employee rights A recent decision of the National Labor Relations Board provides employers with a reason to carefully evaluate disciplining employees who make negative comments about their company’s products. Specifically, on 3/25/2016, the Eight Circuit Court of Appeals confirmed an NLRB decision that a Jimmy John’s franchisee violated the employee rights of six employees when it fired them. The illegal terminations arose out of the Jimmy John’s employees making public complaints about sick leave and tying those complaints to questions about restaurant food safety.

The franchisee, MikLin Enterprises Inc., fired six employees for participating in the publicity campaign. These employees claimed the company’s policy on medical absences compromised the health of the workers preparing customers’ sandwiches.  At issue in the case was a flier that linked worker leave to public health risks. Specifically, union supporters took the dispute public by posting in and near MikLin restaurants fliers that pictured identical sandwiches side-by-side above a message “Can’t Tell the Difference?” The flier further labeled one sandwich as being made by a healthy worker and one by a sick worker. The union supporters asserted that employees didn’t get paid sick days and couldn’t even call in sick. These policies put the public at risk, or so the argument went.

These terminations resulted in an unfair labor practice charge filing with the NLRB. An administrative law judge found the discharges violated Section 8(a)(3) of the NLRA. That section prohibits discrimination due to union activity, and Section 8(a)(1) prohibits interference with employees’ NLRA-protected activity. The Board affirmed this decision in 2014, which was then appealed to the Eighth Circuit Court proceeding. MikLin Enterprises argued the employees had no legal right to make claims it considered false.

Discharge Violated Employee Rights and Found to be Unlawful by NLRB

On appeal, MikLin argued the sandwich fliers were false because employees were not precluded from calling in sick. But the Court noted:

  • There was a written company rule that provided, “We do not allow people to simply call in sick;”
  • The company required employees to find their replacements if they were ill; and
  • There was also evidence that the employees were told to report to work while sick.

Accordingly, the Court agreed with the NLRB that there was sufficient evidence to conclude the employees’ claims about MikLin’s leave policy weren’t intentionally false or maliciously motivated.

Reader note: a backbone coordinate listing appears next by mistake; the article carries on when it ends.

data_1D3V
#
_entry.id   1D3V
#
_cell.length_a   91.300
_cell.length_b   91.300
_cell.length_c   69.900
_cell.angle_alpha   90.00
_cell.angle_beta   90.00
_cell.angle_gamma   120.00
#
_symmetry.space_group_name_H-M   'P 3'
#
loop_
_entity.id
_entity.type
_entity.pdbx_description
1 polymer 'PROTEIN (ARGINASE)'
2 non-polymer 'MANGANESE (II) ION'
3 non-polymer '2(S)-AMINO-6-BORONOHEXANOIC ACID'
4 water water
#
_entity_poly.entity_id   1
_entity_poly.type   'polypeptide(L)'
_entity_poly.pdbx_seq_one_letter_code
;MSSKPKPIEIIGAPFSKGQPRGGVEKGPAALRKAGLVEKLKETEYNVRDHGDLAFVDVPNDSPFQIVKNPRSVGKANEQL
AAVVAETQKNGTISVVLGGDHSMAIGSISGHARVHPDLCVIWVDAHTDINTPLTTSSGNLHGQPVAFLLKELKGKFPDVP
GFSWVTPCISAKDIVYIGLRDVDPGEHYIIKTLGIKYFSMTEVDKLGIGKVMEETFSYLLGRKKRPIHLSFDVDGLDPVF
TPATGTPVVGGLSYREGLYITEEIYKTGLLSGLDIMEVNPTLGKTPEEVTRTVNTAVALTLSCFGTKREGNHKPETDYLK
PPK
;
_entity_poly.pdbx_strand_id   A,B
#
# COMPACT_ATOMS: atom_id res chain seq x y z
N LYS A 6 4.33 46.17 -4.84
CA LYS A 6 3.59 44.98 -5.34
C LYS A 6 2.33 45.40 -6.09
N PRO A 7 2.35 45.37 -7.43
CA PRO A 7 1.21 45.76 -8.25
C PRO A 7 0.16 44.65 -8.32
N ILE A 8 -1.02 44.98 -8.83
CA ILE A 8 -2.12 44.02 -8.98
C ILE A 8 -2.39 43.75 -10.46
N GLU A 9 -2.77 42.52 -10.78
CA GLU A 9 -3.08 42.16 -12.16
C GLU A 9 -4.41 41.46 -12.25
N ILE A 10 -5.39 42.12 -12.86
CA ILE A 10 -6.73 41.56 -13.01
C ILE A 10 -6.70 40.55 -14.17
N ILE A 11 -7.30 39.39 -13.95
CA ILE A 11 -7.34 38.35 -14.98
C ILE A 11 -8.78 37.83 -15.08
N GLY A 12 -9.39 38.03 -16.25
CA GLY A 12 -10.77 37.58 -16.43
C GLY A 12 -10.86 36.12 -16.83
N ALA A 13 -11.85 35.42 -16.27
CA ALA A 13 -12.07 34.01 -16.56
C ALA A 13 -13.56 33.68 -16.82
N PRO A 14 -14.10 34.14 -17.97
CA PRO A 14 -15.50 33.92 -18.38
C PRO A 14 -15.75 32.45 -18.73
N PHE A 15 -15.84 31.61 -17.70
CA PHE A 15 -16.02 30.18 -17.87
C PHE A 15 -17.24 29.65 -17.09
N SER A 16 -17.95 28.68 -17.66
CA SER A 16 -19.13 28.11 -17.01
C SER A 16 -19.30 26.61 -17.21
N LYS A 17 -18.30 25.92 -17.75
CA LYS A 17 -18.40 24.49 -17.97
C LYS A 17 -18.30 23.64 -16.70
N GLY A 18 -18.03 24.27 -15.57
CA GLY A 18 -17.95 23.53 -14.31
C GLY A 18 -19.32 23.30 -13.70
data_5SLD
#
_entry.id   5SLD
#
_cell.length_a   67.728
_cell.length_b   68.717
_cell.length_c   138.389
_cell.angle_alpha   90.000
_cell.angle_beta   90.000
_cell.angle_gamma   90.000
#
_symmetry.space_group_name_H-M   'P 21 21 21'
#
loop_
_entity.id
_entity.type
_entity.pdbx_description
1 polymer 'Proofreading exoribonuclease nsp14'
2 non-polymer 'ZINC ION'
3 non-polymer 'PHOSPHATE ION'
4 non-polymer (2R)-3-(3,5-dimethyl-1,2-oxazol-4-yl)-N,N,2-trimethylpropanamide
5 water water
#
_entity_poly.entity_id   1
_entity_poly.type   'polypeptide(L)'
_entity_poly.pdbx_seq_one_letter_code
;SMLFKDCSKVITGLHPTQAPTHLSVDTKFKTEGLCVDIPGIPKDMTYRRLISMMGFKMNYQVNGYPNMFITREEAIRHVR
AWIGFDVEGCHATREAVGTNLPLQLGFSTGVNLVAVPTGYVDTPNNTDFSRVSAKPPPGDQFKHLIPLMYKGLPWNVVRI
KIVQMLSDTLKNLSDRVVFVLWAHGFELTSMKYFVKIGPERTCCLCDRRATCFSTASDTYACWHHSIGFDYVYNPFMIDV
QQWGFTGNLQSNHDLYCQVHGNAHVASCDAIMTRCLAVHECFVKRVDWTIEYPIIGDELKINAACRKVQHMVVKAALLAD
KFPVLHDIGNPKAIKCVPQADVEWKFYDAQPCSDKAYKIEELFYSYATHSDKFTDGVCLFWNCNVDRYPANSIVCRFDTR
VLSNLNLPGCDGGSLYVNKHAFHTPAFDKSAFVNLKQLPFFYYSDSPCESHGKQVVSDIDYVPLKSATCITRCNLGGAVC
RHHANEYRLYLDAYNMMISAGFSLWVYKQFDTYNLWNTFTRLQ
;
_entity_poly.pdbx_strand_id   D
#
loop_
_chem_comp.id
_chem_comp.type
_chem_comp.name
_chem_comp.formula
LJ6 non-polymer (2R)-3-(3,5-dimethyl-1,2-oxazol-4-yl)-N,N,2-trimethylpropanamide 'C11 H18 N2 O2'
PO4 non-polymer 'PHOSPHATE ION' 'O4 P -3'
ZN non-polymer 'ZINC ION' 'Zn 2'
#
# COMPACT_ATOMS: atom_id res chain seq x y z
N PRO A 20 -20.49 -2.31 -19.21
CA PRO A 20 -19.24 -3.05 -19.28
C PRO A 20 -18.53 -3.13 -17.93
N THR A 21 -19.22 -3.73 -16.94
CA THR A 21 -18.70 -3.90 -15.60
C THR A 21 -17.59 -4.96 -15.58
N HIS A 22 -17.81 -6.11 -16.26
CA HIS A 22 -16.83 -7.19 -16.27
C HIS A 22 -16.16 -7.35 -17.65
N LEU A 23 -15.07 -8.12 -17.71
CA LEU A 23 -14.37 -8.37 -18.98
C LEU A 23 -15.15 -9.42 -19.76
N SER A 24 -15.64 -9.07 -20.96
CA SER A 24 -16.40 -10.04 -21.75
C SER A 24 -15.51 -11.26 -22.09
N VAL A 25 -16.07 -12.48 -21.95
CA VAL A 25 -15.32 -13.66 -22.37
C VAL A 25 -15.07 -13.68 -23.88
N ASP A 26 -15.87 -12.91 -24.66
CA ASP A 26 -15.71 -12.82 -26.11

The dissenting judge, however, disagreed. That judge believed that the NLRA did not protect “calculated devastating attacks upon an employer’s reputation and products.” In this regard, he reasoned the “dramatic poster allegations of food contamination were not necessary to aid the employees’ labor dispute.” And, instead, “the employees punished MikLin by urging customers not to buy its sandwiches out of an unwarranted fear of becoming ill.”

Closing Thoughts on Employee Rights

Jimmy John’s as a brand has taken a few unflattering hits in the last year on its employment policies. In one example, we covered it here, Jimmy John’s franchise came under fire for requiring its low-wage sandwich makers and delivery drivers to sign non-compete restrictions. One concern we had about Jimmy John’s use of non-compete restrictions for its sandwich and delivery is that rarely if ever should an employer have a “one-size-fits-all” non-compete policy.

Similarly, companies can’t assume a blanket policy for disciplining employees who are critical of company products or services will be lawful. In fact, this opinion shows how much controversy surrounds whether employee rights should be given legal protections when it comes to disseminating negative publicity about their company’s products. Accordingly, employers need to consider carefully whether such dissemination is protected activity.

For more information about investigating employee misconduct or responding to an unfair labor practice charge, contact employment attorney Jason Shinn.